Covid testing has returned to the Church Street location in Harvard Square that hosted a test site during the winter. (Photo: Marc Levy)

The number of breakthrough Covid-19 cases in Cambridge – people who became infected despite being fully vaccinated – has increased sharply in recent weeks, with two-thirds of total breakthroughs this year occurring in July and early August, according to figures from the Cambridge Public Health Department. The department said 107 of the total 160 breakthrough cases in 2021 came from July 1 through Aug. 3.

Another disclosure highlighted the danger to children under 12, who cannot get the vaccine. The department said a cluster of 32 recent cases is probably linked to a Cambridge summer program for kids at which 20 students under 12 tested positive. Another three cases were staff and interns, and nine occurred in household contacts of students and staff.

The department didn’t identify the program. It said students and staff followed all recommended Covid-19 precautions. The highly infectious delta variant, which now accounts for an estimated 83 percent of cases in Massachusetts, was identified in “several” cases at the summer program, the department said.

Another 10 new cases in Cambridge were linked to a Provincetown Covid-19 outbreak over the Fourth of July, officials said. That cluster sparked by holiday celebrations spread to hundreds of people nationwide and focused attention on breakthrough cases because a majority of the infected people had been fully vaccinated. Cambridge’s health department didn’t say whether any of the 10 Cambridge residents had been inoculated.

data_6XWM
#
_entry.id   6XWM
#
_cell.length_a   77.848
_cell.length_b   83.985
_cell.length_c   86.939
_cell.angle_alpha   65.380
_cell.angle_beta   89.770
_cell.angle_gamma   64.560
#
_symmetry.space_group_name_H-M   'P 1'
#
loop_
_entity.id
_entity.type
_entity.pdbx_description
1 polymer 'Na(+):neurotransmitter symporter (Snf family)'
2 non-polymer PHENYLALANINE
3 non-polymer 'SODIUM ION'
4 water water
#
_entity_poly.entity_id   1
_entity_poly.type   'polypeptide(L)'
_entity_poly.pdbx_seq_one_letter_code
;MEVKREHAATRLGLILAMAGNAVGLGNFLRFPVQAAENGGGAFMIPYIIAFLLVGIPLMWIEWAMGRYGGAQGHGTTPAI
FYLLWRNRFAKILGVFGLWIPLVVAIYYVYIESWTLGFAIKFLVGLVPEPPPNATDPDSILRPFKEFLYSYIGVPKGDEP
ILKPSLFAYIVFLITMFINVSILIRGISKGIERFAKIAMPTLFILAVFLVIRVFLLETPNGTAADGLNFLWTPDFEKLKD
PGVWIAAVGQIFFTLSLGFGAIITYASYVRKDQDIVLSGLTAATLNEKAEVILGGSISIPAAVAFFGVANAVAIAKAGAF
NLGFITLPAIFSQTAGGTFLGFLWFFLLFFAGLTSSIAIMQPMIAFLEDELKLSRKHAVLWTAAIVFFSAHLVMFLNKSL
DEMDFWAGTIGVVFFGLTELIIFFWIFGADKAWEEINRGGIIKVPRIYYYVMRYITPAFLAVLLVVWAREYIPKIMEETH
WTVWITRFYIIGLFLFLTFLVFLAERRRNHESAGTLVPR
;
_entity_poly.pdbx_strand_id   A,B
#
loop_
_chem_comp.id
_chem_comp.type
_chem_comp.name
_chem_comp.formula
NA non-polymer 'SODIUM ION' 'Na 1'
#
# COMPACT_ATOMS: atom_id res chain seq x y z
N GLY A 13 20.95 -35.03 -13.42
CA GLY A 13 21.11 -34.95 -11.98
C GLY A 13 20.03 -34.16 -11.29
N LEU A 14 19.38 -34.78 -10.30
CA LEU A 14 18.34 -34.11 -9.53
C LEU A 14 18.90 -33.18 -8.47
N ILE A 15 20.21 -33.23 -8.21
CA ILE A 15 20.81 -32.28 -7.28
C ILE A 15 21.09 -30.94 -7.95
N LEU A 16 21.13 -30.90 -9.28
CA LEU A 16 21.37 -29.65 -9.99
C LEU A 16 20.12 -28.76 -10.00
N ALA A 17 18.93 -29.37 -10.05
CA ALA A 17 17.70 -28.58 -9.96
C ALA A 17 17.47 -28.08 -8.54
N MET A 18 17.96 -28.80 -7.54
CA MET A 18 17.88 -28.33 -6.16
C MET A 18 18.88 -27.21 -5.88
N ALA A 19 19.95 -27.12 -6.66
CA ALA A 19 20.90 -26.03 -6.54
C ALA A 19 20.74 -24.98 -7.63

The disclosures were provided in answer to questions from Cambridge Day. The health department has not been presenting weekly Covid-19 reports to the City Council as it did before the summer recess, although it continues to post detailed daily and weekly figures on cases, new infections, cases in different age and demographic groups and testing, among other items. Overall, 276 residents tested positive between July 1 and Aug. 3, including the 107 breakthrough cases.

The health department said it knows of no fully vaccinated people who were hospitalized; one unvaccinated resident was admitted to a hospital. The department has recommended that all residents, vaccinated or not, mask up when indoors outside of their home and has made more detailed recommendations here.

Get tested

The city also added a third day of free Covid-19 tests at at 50 Church St., Harvard Square every Sunday from 2 to 6 p.m. Lines at the site stretched for more than two blocks on Sunday, the first day tests were resumed, reminiscent of the situation during the winter surge. Tests are also available Mondays from 4 to 8 p.m. and Thursdays from 11 a.m. to 3 p.m. on the second floor of the CambridgeSide mall, 100 CambridgeSide Place, East Cambridge.

The city’s Expert Advisory Panel of scientists disbanded in early June. The group sent final recommendations to the city, but officials have refused to make the document public. The city’s law office said the advice is exempt from disclosure because it is “a topic of current ongoing internal policy deliberation by the City of Cambridge.”

While the group met, the city posted meeting minutes on its website, revealing that city officials sometimes didn’t follow the panel’s recommendations, especially when it came to allowing indoor dining at restaurants during the pandemic.

Comparing other communities

Meanwhile, the number of Covid-19 cases among Cambridge residents began rising last month and appears to have reached a plateau in the past two weeks, although a relatively high one. The case rate as measured by the state Department of Public Health in its most recent weekly report Thursday put Cambridge in an unaccustomed negative light compared with some other communities that have fewer financial and social advantages.

For example, Cambridge’s two-week average was 10.4 new cases per 100,000 population, higher than in the former “hot spot” communities of Chelsea and Everett. As for vaccinations, 78 percent of Chelsea residents had received at least one shot, compared with 74 percent in Cambridge, and the two cities had an equal 67 percent of residents fully vaccinated.

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